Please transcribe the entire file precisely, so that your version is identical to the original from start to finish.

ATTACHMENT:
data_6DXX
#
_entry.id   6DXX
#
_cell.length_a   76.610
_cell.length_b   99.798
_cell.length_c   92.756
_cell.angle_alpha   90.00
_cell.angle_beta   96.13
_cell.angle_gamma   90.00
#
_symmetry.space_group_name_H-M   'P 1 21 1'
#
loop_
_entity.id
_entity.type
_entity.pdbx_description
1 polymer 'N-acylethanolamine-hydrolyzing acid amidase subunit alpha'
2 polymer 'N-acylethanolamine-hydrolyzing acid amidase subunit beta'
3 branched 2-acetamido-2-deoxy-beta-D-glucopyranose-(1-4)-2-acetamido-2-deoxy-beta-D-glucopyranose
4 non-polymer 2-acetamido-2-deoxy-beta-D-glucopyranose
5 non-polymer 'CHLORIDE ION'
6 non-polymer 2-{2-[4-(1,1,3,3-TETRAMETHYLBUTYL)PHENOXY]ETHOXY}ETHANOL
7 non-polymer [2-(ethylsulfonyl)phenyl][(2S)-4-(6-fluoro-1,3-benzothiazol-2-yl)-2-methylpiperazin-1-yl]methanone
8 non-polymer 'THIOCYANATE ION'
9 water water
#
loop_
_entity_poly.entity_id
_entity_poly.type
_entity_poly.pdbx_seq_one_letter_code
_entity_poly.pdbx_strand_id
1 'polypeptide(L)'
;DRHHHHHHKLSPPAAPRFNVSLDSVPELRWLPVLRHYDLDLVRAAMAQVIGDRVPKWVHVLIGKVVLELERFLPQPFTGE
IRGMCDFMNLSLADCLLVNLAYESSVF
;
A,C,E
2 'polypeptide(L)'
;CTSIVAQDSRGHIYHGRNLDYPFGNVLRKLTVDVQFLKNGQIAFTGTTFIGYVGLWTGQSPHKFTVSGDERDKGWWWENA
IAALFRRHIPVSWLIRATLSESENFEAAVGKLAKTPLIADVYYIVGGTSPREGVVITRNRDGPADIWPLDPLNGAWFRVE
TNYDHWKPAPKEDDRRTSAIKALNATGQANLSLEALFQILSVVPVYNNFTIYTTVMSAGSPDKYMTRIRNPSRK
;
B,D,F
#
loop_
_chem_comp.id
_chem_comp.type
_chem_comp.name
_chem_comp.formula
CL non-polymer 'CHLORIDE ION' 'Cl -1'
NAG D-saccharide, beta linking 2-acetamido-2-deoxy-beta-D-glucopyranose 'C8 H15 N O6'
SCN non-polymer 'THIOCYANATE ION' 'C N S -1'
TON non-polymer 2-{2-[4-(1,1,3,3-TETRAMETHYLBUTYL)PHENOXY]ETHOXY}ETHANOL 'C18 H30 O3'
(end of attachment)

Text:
data_6DXX
#
_entry.id   6DXX
#
_cell.length_a   76.610
_cell.length_b   99.798
_cell.length_c   92.756
_cell.angle_alpha   90.00
_cell.angle_beta   96.13
_cell.angle_gamma   90.00
#
_symmetry.space_group_name_H-M   'P 1 21 1'
#
loop_
_entity.id
_entity.type
_entity.pdbx_description
1 polymer 'N-acylethanolamine-hydrolyzing acid amidase subunit alpha'
2 polymer 'N-acylethanolamine-hydrolyzing acid amidase subunit beta'
3 branched 2-acetamido-2-deoxy-beta-D-glucopyranose-(1-4)-2-acetamido-2-deoxy-beta-D-glucopyranose
4 non-polymer 2-acetamido-2-deoxy-beta-D-glucopyranose
5 non-polymer 'CHLORIDE ION'
6 non-polymer 2-{2-[4-(1,1,3,3-TETRAMETHYLBUTYL)PHENOXY]ETHOXY}ETHANOL
7 non-polymer [2-(ethylsulfonyl)phenyl][(2S)-4-(6-fluoro-1,3-benzothiazol-2-yl)-2-methylpiperazin-1-yl]methanone
8 non-polymer 'THIOCYANATE ION'
9 water water
#
loop_
_entity_poly.entity_id
_entity_poly.type
_entity_poly.pdbx_seq_one_letter_code
_entity_poly.pdbx_strand_id
1 'polypeptide(L)'
;DRHHHHHHKLSPPAAPRFNVSLDSVPELRWLPVLRHYDLDLVRAAMAQVIGDRVPKWVHVLIGKVVLELERFLPQPFTGE
IRGMCDFMNLSLADCLLVNLAYESSVF
;
A,C,E
2 'polypeptide(L)'
;CTSIVAQDSRGHIYHGRNLDYPFGNVLRKLTVDVQFLKNGQIAFTGTTFIGYVGLWTGQSPHKFTVSGDERDKGWWWENA
IAALFRRHIPVSWLIRATLSESENFEAAVGKLAKTPLIADVYYIVGGTSPREGVVITRNRDGPADIWPLDPLNGAWFRVE
TNYDHWKPAPKEDDRRTSAIKALNATGQANLSLEALFQILSVVPVYNNFTIYTTVMSAGSPDKYMTRIRNPSRK
;
B,D,F
#
loop_
_chem_comp.id
_chem_comp.type
_chem_comp.name
_chem_comp.formula
CL non-polymer 'CHLORIDE ION' 'Cl -1'
NAG D-saccharide, beta linking 2-acetamido-2-deoxy-beta-D-glucopyranose 'C8 H15 N O6'
SCN non-polymer 'THIOCYANATE ION' 'C N S -1'
TON non-polymer 2-{2-[4-(1,1,3,3-TETRAMETHYLBUTYL)PHENOXY]ETHOXY}ETHANOL 'C18 H30 O3'